sprayed on during winding. A roller 22 is illustrated over which the ribbon or adhesive can be introduced to the former 11 and other rollers (not shown) may be provided around which the paper backing of the strip may be removed prior to insertion of the adhesive between the turns of the metal strip 16. An adhesive may be chosen of the kind which saturates or coats a strand of filamentary material or a textile strip which therefore becomes incorporated in the finished rim, imparting to it particular characteristics of strength and resilience. Alternatively, or in addition, there may be incorporated one or more turns of a high strength, composite material such as carbon fiber ribbon or cloth, impregnated with suitable polymerizing adhesive in its unpolymerized state.
In the manufacture of certain types of wheel, e.g. aircraft wheels, it may be desirable to provide a substantial quantity of high strength composite material between the metal windings.
When the desired number of turns of the strip 16 has been wound onto the former 11 the wound-on strip may be severed from the supply using a tool or tools acting downwardly on the table 17. Preferably the strip 16 is transversely scored and/or perforated in such a way that the trailing end of the severed strip is feathered or tapered so that there is no sharp projection on the radially outer surface of the finished rim. Excess adhesive may be used to smooth any such projection or if necessary the finished rim may be subjected to a grinding or buffing operation to smooth off the trailing end of the strip. The severing action can be performed by continuing to turn the mandrel while applying further tension to the feed strip by means of a suitable adjustable friction clamp, thus ensuring a tightening of the final winding.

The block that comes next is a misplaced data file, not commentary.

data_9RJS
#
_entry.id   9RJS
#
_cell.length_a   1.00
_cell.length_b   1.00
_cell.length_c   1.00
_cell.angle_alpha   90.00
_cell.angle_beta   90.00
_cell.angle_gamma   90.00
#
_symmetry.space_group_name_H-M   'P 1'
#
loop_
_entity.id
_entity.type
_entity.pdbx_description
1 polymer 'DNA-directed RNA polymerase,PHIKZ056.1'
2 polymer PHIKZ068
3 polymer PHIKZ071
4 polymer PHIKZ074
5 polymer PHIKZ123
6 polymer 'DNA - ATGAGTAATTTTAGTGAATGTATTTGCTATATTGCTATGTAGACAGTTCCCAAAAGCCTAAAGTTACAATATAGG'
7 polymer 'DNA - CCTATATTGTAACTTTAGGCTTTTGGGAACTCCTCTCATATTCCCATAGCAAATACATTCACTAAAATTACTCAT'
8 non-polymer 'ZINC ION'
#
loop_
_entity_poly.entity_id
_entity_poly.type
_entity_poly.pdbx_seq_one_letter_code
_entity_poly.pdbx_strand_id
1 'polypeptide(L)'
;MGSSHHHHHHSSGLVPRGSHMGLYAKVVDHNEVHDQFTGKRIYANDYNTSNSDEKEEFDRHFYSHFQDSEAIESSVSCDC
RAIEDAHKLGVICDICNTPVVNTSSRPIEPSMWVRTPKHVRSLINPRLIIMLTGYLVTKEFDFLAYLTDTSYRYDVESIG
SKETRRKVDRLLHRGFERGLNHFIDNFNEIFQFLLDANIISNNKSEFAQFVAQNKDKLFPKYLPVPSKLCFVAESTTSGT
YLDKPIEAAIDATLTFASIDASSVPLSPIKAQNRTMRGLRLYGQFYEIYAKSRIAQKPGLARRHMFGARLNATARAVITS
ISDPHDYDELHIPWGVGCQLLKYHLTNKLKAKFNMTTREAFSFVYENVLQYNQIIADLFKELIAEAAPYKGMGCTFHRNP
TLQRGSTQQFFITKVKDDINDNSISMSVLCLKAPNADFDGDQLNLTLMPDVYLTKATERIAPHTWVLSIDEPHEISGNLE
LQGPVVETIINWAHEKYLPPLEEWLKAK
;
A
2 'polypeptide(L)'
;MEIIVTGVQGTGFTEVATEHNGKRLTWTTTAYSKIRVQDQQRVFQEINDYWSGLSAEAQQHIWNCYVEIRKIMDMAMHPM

Alternatively or in addition the trailing end of the strip may be fixed to the subjacent turn by lazer spot welds.
The finished rim 10 as shown in FIG. 3 comprises bead retention flanges 23 and 24 at its axial ends, a central tire mounting well 25 and bead seats 26 and 27 between the bead retention flanges and the well. This configuration is such that the diameter of the rim 10 reduces in a series of steps from its axial ends towards its center and this makes it possible to remove the former 11 from the finished rim simply by separating the two parts 12 and 13 of the former along the axis of the shaft 14. If an adhesive is used which must be allowed to set, or heat cured, subsequent to the winding and severing operations the wound rim may be secured against unwinding while it is removed from the mandrel and, e.g. placed in a curing oven by temporarily placing round the rim a high strength textile strap tensioned with a tensioning tool.
FIG. 4 illustrates a former 28 of a basically similar but more complex construction for the production of a vehicle wheel which comprises a disc portion 29 and a rim 30. The former 28, rotatable about the axis of a mounting tube 31, comprises circular plates 32 and 33 which support segmented annular blocks 34 and 35 on annular shoulders 36 and 37. An axially extending flange 38 at the radially outer periphery of the disc 29 overlies the block 34 in such a way that it forms an annular projection over which the windings of the rim 30 are bent down. The effect of this arrangement is that the flange 38 is entrapped within the windings so that the disc 29 is incapable of axial displacement relative to the rim 30. Relative rotation between the disc 29 and